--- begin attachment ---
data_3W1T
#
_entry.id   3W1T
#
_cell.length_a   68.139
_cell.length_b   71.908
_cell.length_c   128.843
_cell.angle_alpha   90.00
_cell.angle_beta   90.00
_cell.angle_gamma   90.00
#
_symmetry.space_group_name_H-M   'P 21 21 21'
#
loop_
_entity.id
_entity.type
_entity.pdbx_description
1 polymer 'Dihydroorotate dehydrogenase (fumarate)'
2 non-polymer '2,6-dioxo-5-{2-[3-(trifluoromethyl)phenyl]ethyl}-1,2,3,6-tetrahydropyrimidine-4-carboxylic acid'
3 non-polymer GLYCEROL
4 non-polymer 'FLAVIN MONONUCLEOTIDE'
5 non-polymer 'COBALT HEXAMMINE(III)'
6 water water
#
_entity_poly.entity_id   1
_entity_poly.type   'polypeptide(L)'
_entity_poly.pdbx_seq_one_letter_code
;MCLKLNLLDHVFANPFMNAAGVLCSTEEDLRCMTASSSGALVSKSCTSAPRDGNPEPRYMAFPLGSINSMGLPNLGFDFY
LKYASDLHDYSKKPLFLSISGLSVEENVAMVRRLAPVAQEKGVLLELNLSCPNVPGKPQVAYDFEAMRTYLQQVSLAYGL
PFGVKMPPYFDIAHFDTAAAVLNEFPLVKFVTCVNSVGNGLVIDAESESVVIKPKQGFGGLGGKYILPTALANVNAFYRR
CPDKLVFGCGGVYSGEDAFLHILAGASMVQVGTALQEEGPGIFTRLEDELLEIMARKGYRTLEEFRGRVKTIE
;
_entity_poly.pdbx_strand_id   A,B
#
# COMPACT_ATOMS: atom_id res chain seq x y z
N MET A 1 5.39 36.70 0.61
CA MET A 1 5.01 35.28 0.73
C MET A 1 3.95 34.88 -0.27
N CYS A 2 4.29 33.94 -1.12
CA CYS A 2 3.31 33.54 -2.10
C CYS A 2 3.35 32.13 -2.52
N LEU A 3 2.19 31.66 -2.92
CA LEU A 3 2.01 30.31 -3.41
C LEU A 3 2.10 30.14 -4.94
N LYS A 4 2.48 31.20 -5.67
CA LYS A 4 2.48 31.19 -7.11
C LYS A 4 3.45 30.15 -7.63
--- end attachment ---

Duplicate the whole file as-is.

data_3W1T
#
_entry.id   3W1T
#
_cell.length_a   68.139
_cell.length_b   71.908
_cell.length_c   128.843
_cell.angle_alpha   90.00
_cell.angle_beta   90.00
_cell.angle_gamma   90.00
#
_symmetry.space_group_name_H-M   'P 21 21 21'
#
loop_
_entity.id
_entity.type
_entity.pdbx_description
1 polymer 'Dihydroorotate dehydrogenase (fumarate)'
2 non-polymer '2,6-dioxo-5-{2-[3-(trifluoromethyl)phenyl]ethyl}-1,2,3,6-tetrahydropyrimidine-4-carboxylic acid'
3 non-polymer GLYCEROL
4 non-polymer 'FLAVIN MONONUCLEOTIDE'
5 non-polymer 'COBALT HEXAMMINE(III)'
6 water water
#
_entity_poly.entity_id   1
_entity_poly.type   'polypeptide(L)'
_entity_poly.pdbx_seq_one_letter_code
;MCLKLNLLDHVFANPFMNAAGVLCSTEEDLRCMTASSSGALVSKSCTSAPRDGNPEPRYMAFPLGSINSMGLPNLGFDFY
LKYASDLHDYSKKPLFLSISGLSVEENVAMVRRLAPVAQEKGVLLELNLSCPNVPGKPQVAYDFEAMRTYLQQVSLAYGL
PFGVKMPPYFDIAHFDTAAAVLNEFPLVKFVTCVNSVGNGLVIDAESESVVIKPKQGFGGLGGKYILPTALANVNAFYRR
CPDKLVFGCGGVYSGEDAFLHILAGASMVQVGTALQEEGPGIFTRLEDELLEIMARKGYRTLEEFRGRVKTIE
;
_entity_poly.pdbx_strand_id   A,B
#
# COMPACT_ATOMS: atom_id res chain seq x y z
N MET A 1 5.39 36.70 0.61
CA MET A 1 5.01 35.28 0.73
C MET A 1 3.95 34.88 -0.27
N CYS A 2 4.29 33.94 -1.12
CA CYS A 2 3.31 33.54 -2.10
C CYS A 2 3.35 32.13 -2.52
N LEU A 3 2.19 31.66 -2.92
CA LEU A 3 2.01 30.31 -3.41
C LEU A 3 2.10 30.14 -4.94
N LYS A 4 2.48 31.20 -5.67
CA LYS A 4 2.48 31.19 -7.11
C LYS A 4 3.45 30.15 -7.63